The seven dumbest products Urban Outfitters has tried to sell

The seven dumbest products Urban Outfitters has tried to sell

US-based fashion retailer Urban Outfitters is never far from the headlines.

From ripping off an independent jewellery designer’s work, to finding itself slapped with a lawsuit by Native Americans over the breach of trademark of a Navajo print – the company, which has hinted at a possible expansion to Australian shores, never seems to learn its lesson.

The fast-fashion giant is facing more controversy this week, following the release of what appears to be a blood-stained Kent State University sweatshirt.

The American University was the scene of a massacre in 1970, where unarmed college students were gunned down by the National Guard following protests over military action in Cambodia.

Urban Outfitters has since “sincerely apologised” for the sweatshirt via its Twitter account.

“It was never our intention to allude to the tragic events that took place at Kent State in 1970 and we are extremely saddened that this item was perceived as such,” said the retailer.

But with so many gaffes under its belt, is Urban Outfitters deliberately courting controversy or is it just really bad at reviewing products for potential offensiveness?

SmartCompany takes a look at the top seven dumbest products the retailer has stocked.

1. The ‘blood-stained’ Kent State sweatshirt

The faux blood-spattered jumper was listed on the Urban Outfitter’s website as “Vintage Kent State Sweatshirt” and retailed for $US129 ($A142.79).

The company is facing a social media backlash against the product, but maintained the link to the massacre was not intentional.

“The one-of-a-kind item was purchased as part of our sun-faded vintage collection,” said Urban Outfitters.

“There is no blood on this shirt nor has this item been altered in any way. The red stains are discoloration from the original shade of the shirt and the holes are from natural wear and fray.”

2. The ‘Eat less’ T-shirt

Earlier this year, the company came under fire for a women’s T-shirt featuring the slogan “Eat less”, which commentators linked to the promotion of eating disorders.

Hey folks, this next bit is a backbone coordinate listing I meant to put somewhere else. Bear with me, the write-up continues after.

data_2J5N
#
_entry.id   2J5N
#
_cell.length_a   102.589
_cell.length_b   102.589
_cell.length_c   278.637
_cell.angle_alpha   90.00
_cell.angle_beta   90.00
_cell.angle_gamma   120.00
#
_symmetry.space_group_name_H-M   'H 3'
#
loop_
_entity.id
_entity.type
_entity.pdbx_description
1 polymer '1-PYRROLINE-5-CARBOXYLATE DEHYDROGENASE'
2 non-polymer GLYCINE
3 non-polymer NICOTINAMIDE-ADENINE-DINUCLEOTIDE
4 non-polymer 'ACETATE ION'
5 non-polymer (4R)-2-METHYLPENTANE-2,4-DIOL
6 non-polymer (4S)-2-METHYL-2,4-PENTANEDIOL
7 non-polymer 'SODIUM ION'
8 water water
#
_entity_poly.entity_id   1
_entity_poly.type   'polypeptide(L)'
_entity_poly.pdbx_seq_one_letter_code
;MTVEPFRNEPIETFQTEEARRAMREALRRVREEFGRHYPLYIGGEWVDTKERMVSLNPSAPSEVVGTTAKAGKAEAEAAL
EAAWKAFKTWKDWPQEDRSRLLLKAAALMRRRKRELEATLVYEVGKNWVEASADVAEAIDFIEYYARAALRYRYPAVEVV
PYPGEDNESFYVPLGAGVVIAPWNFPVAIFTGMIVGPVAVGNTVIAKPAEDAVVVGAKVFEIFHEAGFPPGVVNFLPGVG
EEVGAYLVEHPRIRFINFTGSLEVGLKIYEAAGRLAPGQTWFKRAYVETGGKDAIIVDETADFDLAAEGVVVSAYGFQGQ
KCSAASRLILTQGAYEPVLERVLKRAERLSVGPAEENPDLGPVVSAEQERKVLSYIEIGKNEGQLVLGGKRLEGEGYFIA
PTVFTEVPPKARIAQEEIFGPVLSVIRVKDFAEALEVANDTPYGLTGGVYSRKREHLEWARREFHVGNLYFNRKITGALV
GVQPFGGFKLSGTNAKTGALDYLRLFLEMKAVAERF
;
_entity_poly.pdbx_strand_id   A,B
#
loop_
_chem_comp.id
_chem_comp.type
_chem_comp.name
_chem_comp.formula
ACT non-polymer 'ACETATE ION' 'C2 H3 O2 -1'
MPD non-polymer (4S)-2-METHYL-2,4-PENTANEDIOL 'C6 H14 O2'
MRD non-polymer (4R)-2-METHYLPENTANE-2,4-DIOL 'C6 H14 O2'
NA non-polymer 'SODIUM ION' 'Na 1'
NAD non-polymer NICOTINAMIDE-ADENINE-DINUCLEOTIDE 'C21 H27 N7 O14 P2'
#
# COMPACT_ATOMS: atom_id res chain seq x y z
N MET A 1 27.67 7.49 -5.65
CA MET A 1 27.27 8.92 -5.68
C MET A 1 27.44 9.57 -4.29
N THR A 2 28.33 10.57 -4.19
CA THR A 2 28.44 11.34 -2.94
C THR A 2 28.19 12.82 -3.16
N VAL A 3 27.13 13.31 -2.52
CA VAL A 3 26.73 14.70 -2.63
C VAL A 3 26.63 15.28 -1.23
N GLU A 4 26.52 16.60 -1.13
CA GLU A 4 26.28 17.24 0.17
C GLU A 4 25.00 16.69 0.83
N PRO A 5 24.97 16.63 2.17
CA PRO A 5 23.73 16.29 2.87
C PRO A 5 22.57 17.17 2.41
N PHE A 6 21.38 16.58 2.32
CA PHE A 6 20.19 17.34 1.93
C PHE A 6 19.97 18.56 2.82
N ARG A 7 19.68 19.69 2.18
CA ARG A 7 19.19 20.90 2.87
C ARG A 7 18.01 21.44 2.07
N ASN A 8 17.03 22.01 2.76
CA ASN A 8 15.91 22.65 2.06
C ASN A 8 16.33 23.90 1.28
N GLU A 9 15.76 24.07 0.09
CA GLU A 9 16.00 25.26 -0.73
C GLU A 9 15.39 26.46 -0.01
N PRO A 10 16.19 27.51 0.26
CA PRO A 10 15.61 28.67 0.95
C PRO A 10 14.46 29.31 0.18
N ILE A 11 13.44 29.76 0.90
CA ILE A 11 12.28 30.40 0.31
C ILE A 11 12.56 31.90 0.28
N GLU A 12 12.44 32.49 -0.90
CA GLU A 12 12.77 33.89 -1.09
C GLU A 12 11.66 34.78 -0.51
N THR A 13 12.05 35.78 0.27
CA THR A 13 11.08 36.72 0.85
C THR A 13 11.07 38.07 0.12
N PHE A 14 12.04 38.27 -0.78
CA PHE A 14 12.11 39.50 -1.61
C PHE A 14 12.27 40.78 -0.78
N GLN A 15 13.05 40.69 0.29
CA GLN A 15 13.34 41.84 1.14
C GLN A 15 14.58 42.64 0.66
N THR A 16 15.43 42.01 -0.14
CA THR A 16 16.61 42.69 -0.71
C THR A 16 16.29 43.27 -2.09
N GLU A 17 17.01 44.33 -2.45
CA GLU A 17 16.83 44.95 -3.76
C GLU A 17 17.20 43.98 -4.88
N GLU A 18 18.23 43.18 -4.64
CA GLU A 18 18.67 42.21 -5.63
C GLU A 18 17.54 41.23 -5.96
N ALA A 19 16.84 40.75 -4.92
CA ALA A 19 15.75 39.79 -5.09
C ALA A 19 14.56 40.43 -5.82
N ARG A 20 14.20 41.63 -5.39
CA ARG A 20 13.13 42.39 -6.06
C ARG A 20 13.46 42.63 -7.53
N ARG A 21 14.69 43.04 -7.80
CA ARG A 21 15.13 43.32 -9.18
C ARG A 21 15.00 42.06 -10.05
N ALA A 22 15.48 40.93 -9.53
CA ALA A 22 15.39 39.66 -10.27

3. The ‘Depression’ T-shirt

This year also saw the release of a women’s crop top that featured the word ‘depression’ written all over it, which led customers to accuse the company of mocking mental illness.

It should be noted in this case however that ‘Depression’ was the name of the clothing company that made the shirt.

4. The “Obama/Black” T-shirt option

In 2010, the company offered a T-shirt on its website in two colour combinations: “White/Charcoal” and “Obama/Black.”

The company later admitted it had “screwed up” and the colour was meant to be “Obama/Blue”.

5. The ‘Poverty Sucks’ T-shirt

The company was accused of trivialising poverty after stocking a shirt with the slogan ‘Poverty Sucks’ in 2009.

6. Slogans promoting underage drinking

The company came under fire in 2012 for allowing models under the age of 21 to promote T-shirts with the slogans, “I Vote for Vodka,” “Misery Loves Alcohol,” “I Drink You’re Cute,” and “USA Drinking Team”.

7. The 15-year-old model with her legs spread T-shirt

In 2011, 15-year old model Hailey Clauson sued Urban Outfitters for $28 million after the company used a picture of her in short leather shorts, legs spread and on the back of a motorcycle on one of its T-shirts.

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